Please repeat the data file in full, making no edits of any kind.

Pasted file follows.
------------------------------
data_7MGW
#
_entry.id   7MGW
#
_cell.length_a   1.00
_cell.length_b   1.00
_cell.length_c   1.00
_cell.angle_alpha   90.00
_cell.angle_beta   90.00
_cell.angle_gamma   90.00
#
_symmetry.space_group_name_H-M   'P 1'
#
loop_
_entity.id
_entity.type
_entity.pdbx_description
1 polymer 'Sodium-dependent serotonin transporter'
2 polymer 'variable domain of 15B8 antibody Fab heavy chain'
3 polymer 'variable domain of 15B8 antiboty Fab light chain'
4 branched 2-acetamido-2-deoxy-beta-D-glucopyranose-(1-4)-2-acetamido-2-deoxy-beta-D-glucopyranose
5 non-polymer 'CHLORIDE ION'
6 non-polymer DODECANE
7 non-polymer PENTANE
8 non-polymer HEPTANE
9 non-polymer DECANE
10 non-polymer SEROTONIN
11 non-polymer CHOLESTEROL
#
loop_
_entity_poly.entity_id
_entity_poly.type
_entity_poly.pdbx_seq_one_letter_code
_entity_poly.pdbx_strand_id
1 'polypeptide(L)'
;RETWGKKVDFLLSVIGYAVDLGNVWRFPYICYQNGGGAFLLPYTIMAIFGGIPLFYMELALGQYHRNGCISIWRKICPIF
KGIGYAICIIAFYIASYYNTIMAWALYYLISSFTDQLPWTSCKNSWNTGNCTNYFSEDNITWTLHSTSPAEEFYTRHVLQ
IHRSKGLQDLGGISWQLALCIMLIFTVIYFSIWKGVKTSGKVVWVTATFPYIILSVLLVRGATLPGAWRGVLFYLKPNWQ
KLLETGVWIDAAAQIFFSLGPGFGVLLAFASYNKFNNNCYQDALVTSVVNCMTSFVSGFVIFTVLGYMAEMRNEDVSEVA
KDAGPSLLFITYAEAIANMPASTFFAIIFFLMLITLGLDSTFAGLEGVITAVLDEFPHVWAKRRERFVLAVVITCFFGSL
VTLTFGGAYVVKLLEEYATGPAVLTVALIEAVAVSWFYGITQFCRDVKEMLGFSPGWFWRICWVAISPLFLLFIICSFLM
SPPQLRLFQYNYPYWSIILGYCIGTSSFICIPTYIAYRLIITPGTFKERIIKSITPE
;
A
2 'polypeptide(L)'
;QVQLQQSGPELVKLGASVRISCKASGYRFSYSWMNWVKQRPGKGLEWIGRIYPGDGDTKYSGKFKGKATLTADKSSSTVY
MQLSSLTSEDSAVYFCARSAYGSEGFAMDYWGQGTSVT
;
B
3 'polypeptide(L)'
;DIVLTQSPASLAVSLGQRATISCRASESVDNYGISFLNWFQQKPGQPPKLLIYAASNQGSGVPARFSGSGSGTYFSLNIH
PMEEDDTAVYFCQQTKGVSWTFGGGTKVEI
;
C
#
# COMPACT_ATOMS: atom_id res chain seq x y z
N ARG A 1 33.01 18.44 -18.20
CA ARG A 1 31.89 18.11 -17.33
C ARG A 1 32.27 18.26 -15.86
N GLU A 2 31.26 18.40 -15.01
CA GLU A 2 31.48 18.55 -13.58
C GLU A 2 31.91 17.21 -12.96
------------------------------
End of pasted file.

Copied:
data_7MGW
#
_entry.id   7MGW
#
_cell.length_a   1.00
_cell.length_b   1.00
_cell.length_c   1.00
_cell.angle_alpha   90.00
_cell.angle_beta   90.00
_cell.angle_gamma   90.00
#
_symmetry.space_group_name_H-M   'P 1'
#
loop_
_entity.id
_entity.type
_entity.pdbx_description
1 polymer 'Sodium-dependent serotonin transporter'
2 polymer 'variable domain of 15B8 antibody Fab heavy chain'
3 polymer 'variable domain of 15B8 antiboty Fab light chain'
4 branched 2-acetamido-2-deoxy-beta-D-glucopyranose-(1-4)-2-acetamido-2-deoxy-beta-D-glucopyranose
5 non-polymer 'CHLORIDE ION'
6 non-polymer DODECANE
7 non-polymer PENTANE
8 non-polymer HEPTANE
9 non-polymer DECANE
10 non-polymer SEROTONIN
11 non-polymer CHOLESTEROL
#
loop_
_entity_poly.entity_id
_entity_poly.type
_entity_poly.pdbx_seq_one_letter_code
_entity_poly.pdbx_strand_id
1 'polypeptide(L)'
;RETWGKKVDFLLSVIGYAVDLGNVWRFPYICYQNGGGAFLLPYTIMAIFGGIPLFYMELALGQYHRNGCISIWRKICPIF
KGIGYAICIIAFYIASYYNTIMAWALYYLISSFTDQLPWTSCKNSWNTGNCTNYFSEDNITWTLHSTSPAEEFYTRHVLQ
IHRSKGLQDLGGISWQLALCIMLIFTVIYFSIWKGVKTSGKVVWVTATFPYIILSVLLVRGATLPGAWRGVLFYLKPNWQ
KLLETGVWIDAAAQIFFSLGPGFGVLLAFASYNKFNNNCYQDALVTSVVNCMTSFVSGFVIFTVLGYMAEMRNEDVSEVA
KDAGPSLLFITYAEAIANMPASTFFAIIFFLMLITLGLDSTFAGLEGVITAVLDEFPHVWAKRRERFVLAVVITCFFGSL
VTLTFGGAYVVKLLEEYATGPAVLTVALIEAVAVSWFYGITQFCRDVKEMLGFSPGWFWRICWVAISPLFLLFIICSFLM
SPPQLRLFQYNYPYWSIILGYCIGTSSFICIPTYIAYRLIITPGTFKERIIKSITPE
;
A
2 'polypeptide(L)'
;QVQLQQSGPELVKLGASVRISCKASGYRFSYSWMNWVKQRPGKGLEWIGRIYPGDGDTKYSGKFKGKATLTADKSSSTVY
MQLSSLTSEDSAVYFCARSAYGSEGFAMDYWGQGTSVT
;
B
3 'polypeptide(L)'
;DIVLTQSPASLAVSLGQRATISCRASESVDNYGISFLNWFQQKPGQPPKLLIYAASNQGSGVPARFSGSGSGTYFSLNIH
PMEEDDTAVYFCQQTKGVSWTFGGGTKVEI
;
C
#
# COMPACT_ATOMS: atom_id res chain seq x y z
N ARG A 1 33.01 18.44 -18.20
CA ARG A 1 31.89 18.11 -17.33
C ARG A 1 32.27 18.26 -15.86
N GLU A 2 31.26 18.40 -15.01
CA GLU A 2 31.48 18.55 -13.58
C GLU A 2 31.91 17.21 -12.96